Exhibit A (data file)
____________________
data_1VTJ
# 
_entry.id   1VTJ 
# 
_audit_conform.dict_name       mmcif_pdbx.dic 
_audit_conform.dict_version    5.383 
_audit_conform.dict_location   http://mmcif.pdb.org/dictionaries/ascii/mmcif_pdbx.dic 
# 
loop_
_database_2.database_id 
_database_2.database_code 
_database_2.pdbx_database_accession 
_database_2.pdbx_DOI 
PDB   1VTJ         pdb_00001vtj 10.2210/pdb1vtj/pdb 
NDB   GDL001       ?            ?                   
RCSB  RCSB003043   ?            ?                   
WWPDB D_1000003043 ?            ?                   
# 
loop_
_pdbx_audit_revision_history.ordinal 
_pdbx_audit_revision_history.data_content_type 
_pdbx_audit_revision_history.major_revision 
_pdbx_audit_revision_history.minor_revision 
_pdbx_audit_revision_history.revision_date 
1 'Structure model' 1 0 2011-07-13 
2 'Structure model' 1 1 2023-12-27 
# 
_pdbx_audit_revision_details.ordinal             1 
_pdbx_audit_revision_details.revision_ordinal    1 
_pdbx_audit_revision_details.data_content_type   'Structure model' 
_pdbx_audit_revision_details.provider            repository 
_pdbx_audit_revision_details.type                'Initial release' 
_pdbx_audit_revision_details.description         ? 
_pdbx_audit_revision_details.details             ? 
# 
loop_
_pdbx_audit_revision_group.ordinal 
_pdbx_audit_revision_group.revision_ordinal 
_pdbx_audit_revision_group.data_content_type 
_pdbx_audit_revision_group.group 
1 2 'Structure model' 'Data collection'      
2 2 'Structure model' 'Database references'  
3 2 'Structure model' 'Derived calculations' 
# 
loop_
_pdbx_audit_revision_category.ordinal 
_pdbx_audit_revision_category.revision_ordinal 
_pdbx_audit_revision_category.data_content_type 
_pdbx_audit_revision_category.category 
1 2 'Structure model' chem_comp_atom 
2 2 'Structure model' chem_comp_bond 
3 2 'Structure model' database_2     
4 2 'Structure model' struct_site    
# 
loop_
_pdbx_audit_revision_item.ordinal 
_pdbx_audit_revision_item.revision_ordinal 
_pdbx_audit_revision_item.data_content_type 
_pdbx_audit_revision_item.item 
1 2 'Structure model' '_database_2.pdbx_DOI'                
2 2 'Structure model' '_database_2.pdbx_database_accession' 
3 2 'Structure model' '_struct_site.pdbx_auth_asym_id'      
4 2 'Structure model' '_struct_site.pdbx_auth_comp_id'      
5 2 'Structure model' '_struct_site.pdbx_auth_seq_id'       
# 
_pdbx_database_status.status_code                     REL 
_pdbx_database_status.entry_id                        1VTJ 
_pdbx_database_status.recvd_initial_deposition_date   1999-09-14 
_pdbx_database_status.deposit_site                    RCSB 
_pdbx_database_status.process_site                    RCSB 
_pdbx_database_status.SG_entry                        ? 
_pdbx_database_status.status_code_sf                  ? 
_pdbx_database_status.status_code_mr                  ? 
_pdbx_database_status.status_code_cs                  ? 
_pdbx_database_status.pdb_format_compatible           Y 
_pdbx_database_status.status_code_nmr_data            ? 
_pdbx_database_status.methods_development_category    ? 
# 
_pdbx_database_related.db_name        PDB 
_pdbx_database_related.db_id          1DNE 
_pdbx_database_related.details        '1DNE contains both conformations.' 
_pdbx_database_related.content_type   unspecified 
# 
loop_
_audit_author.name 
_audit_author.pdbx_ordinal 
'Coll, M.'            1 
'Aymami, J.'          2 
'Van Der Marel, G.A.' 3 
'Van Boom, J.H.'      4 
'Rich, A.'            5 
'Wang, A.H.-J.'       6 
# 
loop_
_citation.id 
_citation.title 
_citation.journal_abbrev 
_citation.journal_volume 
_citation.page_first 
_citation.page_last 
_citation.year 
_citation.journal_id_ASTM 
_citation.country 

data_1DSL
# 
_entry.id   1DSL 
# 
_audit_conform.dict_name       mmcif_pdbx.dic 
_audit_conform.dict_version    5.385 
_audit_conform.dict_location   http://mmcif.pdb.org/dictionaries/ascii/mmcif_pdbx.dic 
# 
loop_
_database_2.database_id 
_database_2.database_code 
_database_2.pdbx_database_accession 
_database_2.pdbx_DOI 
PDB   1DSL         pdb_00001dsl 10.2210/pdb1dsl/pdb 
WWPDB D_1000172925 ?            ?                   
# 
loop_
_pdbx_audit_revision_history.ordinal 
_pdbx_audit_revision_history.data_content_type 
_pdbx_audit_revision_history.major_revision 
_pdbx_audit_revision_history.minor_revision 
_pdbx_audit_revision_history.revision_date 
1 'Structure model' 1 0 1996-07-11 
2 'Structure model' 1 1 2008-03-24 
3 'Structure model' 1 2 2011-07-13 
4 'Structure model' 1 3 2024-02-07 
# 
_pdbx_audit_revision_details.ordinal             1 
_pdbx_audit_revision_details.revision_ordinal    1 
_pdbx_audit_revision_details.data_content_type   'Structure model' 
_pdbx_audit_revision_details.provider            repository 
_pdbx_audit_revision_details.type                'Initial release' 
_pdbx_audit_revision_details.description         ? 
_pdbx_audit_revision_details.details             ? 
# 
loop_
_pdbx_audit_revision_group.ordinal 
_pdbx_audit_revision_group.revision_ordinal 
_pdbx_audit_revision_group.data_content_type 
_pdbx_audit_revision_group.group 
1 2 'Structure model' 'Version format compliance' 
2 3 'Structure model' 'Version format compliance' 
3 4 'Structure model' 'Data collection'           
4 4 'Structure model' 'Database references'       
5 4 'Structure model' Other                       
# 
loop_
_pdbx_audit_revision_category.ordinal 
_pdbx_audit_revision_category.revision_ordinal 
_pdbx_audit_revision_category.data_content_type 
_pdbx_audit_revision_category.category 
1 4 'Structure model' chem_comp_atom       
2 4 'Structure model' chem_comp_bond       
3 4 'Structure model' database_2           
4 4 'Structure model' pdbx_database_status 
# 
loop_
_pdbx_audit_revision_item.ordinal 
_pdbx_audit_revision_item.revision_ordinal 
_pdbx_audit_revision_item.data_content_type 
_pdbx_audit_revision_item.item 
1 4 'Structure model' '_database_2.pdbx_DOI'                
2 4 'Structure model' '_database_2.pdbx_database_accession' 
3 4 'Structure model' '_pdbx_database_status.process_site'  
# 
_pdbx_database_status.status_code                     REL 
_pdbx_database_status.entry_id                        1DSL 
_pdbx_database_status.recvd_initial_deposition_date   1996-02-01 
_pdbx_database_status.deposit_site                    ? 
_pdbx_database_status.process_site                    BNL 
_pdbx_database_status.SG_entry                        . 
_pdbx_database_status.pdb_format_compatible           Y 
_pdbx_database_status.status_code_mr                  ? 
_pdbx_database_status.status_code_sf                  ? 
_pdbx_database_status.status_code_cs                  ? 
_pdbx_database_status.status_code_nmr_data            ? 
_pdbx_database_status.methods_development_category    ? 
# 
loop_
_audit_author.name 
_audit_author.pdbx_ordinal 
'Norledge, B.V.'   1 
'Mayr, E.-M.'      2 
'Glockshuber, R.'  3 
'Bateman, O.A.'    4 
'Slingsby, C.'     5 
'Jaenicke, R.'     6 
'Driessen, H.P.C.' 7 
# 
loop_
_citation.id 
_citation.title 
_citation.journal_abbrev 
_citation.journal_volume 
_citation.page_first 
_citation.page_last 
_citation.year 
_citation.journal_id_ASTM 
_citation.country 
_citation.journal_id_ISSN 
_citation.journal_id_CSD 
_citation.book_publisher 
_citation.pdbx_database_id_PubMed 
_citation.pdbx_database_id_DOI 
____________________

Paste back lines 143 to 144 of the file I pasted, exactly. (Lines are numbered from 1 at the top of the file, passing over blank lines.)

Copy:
_pdbx_audit_revision_group.group 
1 2 'Structure model' 'Version format compliance' 